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PostPosted: 03/04/18 3:07 pm    ::: Reply Reply with quote

yeesh, Creme claims Dayton is in. But I agree that there really isn't anything on their resume that shouts 'in'. If beating Virginia is that hot, then Duquesne should be in.



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calbearman76



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PostPosted: 03/04/18 3:12 pm    ::: Reply Reply with quote

myrtle wrote:
yeesh, Creme claims Dayton is in. But I agree that there really isn't anything on their resume that shouts 'in'. If beating Virginia is that hot, then Duquesne should be in.


I haven't looked at it but I also understand he doesn't have Nebraska in the field I believe the Cornhuskers are in for sure and could be as high as a 7 seed I will do a full bracket on Wednesday when I get back from the Pac-12 tournament.

The Pac-12 maybe catching a break with Oklahoma State and Western Kentucky both losing. As a result USC may stay in the top 50.


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PostPosted: 03/04/18 3:15 pm    ::: Reply Reply with quote

myrtle wrote:
yeesh, Creme claims Dayton is in. But I agree that there really isn't anything on their resume that shouts 'in'. If beating Virginia is that hot, then Duquesne should be in.


I'm not sure how one win over Virginia constitues a superior resume than beating Iowa twice along Michigan (and Maryland). If the Big Ten sucks that much, then why are Maryland, Ohio St, and Iowa projected 6-seeds or higher?


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PostPosted: 03/04/18 3:20 pm    ::: Reply Reply with quote

calbearman76 wrote:
myrtle wrote:
yeesh, Creme claims Dayton is in. But I agree that there really isn't anything on their resume that shouts 'in'. If beating Virginia is that hot, then Duquesne should be in.


I haven't looked at it but I also understand he doesn't have Nebraska in the field I believe the Cornhuskers are in for sure and could be as high as a 7 seed I will do a full bracket on Wednesday when I get back from the Pac-12 tournament.

The Pac-12 maybe catching a break with Oklahoma State and Western Kentucky both losing. As a result USC may stay in the top 50.


His logic seems to me to be that since Nebraska and Minnesota had crappy non-conference schedules/performances, the fact that they beat good teams and had good records in Big Ten play just means the Big Ten isn't that good and those wins shouldn't mean much, not that maybe some teams take until conference season starts for things to click.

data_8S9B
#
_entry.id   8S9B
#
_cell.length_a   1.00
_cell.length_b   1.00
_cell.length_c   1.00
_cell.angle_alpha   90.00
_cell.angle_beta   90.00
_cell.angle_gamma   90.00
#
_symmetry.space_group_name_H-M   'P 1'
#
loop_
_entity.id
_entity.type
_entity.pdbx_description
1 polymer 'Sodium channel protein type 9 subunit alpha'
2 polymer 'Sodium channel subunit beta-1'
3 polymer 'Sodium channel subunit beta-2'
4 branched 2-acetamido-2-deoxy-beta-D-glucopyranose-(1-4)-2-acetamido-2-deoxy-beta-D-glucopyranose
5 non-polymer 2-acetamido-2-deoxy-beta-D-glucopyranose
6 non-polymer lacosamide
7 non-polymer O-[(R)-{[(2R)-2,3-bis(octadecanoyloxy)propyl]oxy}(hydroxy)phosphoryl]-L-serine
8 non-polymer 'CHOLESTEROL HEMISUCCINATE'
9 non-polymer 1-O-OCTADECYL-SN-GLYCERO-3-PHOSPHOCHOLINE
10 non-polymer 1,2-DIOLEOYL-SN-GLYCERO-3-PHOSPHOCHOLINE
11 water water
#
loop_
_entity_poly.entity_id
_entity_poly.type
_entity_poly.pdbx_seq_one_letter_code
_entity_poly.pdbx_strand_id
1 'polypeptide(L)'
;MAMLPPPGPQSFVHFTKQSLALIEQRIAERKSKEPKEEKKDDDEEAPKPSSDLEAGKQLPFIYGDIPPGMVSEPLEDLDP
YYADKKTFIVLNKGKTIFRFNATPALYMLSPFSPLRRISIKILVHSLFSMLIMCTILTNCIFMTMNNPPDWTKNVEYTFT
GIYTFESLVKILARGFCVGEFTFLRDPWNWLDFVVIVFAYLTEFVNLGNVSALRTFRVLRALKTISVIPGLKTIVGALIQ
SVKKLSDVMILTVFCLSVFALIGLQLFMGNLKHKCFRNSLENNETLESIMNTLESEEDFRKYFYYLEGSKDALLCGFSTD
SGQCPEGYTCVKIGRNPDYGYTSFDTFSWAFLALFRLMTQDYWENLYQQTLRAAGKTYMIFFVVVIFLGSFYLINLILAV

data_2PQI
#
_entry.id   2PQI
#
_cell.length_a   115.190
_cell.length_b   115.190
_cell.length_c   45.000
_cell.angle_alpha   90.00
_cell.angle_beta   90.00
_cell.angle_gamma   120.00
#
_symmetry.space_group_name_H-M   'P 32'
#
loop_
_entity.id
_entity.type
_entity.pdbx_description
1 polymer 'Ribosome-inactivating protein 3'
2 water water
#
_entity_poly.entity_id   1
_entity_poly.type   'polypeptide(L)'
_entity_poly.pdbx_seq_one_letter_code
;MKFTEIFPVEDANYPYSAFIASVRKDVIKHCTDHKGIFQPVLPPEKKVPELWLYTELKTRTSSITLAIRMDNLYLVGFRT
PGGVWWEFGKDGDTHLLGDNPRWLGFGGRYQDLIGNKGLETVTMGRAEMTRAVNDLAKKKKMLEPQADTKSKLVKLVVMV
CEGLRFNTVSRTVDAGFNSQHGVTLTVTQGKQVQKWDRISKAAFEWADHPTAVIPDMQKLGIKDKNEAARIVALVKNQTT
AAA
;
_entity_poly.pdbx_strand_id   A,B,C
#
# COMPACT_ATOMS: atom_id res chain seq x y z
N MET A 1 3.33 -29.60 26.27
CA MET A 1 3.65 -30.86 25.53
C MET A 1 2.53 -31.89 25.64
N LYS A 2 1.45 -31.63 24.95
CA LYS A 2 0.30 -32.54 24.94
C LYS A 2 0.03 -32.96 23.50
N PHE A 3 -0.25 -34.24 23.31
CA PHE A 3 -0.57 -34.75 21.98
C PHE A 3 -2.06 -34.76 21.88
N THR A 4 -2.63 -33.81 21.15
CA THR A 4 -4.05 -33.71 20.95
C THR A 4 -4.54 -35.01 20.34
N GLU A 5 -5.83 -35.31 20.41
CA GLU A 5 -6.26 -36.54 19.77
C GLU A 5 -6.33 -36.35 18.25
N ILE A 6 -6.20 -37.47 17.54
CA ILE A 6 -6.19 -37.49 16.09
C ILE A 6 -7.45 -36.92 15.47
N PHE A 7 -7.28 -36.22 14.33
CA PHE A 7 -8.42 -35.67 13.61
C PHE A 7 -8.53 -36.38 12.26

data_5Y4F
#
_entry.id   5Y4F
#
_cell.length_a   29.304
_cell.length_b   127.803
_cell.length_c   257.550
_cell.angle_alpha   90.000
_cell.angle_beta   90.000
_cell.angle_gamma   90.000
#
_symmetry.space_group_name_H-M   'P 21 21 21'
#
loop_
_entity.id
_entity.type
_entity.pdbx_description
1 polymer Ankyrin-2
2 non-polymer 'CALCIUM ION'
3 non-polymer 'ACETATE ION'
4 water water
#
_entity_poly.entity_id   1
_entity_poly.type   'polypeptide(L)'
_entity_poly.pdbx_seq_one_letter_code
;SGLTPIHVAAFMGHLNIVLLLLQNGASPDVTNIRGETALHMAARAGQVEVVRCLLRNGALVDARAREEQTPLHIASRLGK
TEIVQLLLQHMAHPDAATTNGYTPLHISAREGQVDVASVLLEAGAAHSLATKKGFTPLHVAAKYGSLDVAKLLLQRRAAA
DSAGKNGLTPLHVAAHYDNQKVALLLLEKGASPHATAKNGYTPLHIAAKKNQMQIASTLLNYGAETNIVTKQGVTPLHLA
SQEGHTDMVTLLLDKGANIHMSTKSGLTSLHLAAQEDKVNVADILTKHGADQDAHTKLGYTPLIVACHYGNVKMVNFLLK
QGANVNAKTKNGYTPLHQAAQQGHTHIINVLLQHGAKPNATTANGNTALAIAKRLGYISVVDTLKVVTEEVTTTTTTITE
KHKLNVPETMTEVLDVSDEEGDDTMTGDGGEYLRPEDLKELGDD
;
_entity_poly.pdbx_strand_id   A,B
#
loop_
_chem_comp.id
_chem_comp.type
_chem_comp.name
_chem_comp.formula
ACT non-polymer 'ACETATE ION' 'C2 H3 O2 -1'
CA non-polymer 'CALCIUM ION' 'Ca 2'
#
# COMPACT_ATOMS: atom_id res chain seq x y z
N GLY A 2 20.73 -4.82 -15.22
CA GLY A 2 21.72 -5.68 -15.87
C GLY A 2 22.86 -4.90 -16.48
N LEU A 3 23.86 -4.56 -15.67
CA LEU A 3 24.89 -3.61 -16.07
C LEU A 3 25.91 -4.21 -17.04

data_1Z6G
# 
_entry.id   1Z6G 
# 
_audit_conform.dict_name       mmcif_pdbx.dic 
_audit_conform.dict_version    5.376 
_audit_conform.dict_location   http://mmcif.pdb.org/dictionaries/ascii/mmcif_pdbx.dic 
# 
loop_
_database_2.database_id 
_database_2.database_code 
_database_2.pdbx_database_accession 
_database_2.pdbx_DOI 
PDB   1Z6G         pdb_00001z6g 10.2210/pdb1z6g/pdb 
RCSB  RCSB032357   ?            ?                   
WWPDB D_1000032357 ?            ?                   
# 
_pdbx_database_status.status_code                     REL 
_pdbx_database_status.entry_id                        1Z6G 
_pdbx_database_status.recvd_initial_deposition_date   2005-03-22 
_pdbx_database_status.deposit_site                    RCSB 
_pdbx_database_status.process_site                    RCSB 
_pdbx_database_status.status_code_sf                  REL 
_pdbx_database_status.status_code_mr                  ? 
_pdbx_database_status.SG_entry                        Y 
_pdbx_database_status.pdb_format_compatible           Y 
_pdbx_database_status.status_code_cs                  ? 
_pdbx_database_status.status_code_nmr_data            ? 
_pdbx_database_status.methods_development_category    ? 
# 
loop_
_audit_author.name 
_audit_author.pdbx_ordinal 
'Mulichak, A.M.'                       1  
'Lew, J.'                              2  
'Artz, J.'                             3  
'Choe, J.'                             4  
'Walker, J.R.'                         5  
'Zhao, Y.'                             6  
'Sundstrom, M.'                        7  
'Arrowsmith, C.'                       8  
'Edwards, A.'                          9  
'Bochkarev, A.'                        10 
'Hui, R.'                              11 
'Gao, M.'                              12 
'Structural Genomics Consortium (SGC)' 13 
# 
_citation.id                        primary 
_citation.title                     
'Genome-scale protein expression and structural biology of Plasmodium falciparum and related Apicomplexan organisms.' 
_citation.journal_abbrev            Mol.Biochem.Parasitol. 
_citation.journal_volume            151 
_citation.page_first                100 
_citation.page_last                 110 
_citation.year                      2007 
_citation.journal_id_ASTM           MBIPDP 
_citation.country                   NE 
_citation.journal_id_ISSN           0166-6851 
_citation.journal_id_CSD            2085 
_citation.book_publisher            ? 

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PostPosted: 03/04/18 3:50 pm    ::: Reply Reply with quote

Creme’s current Lexington Regional doesn’t have a single SEC team in there which is a head scratcher. I don’t always understand his brackets when it comes to geography and maximizing attendance potential.


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PostPosted: 03/04/18 5:22 pm    ::: Reply Reply with quote

PRballer wrote:
Creme’s current Lexington Regional doesn’t have a single SEC team in there which is a head scratcher. I don’t always understand his brackets when it comes to geography and maximizing attendance potential.


His current bracket violates the current NCAA principles. One of the top four teams from the SEC has to be in the Lexington Regional. He will most likely fix that in his next prediction.

As for the Big 10, I may slightly overvalue the conference play, but that is because it most accurately assesses current quality in top conferences. Nebraska and Minnesota both established clear superiority over Rutgers. He doesn't even include Indiana who in my mind has a vastly superior resume than Purdue. I have Rutgers barely ahead of Indiana based on games played but when I factor in when the games were played Indiana move ahead.

Barring a major upset there are only a handful of games left that could affect what teams make the NCAA. Texas - West Virginia tonight, Creighton - DePaul tomorrow, Central Florida - South Florida tomorrow, the Summit final and some MAC games.


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PostPosted: 03/04/18 6:29 pm    ::: Reply Reply with quote

Does Louisville have a case for the overall #2?


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PostPosted: 03/04/18 7:07 pm    ::: Reply Reply with quote

mikeyc22 wrote:
Does Louisville have a case for the overall #2?


It is fairly close, but I would say yes. I totally discount a loss to UCONN so effectively each team has one loss to fairly comparable teams. LOuisville has 2 wins over Notre Dame and wins over Oregon, Ohio St for 4 top 10 wins. MSU has only 2 (South Carolina is 11).

This will make it easier to justify Louisville in the Lexington region and MSU in Kansas City, and then having Baylor, potentially as the top #2 seed, in KC as well.


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PostPosted: 03/05/18 10:24 am    ::: Reply Reply with quote

So who are the host schools? To me, that's the most important thing about the brackets because that gives teams a huge leg up on the road to the Sweet 16. (Once you get to the Sweet 16, they are all good teams so you have to play well ...)



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PostPosted: 03/05/18 11:34 am    ::: Reply Reply with quote

calbearman76 wrote:
mikeyc22 wrote:
Does Louisville have a case for the overall #2?


It is fairly close, but I would say yes. I totally discount a loss to UCONN so effectively each team has one loss to fairly comparable teams. LOuisville has 2 wins over Notre Dame and wins over Oregon, Ohio St for 4 top 10 wins. MSU has only 2 (South Carolina is 11).

This will make it easier to justify Louisville in the Lexington region and MSU in Kansas City, and then having Baylor, potentially as the top #2 seed, in KC as well.


This sounds like the most interesting match up.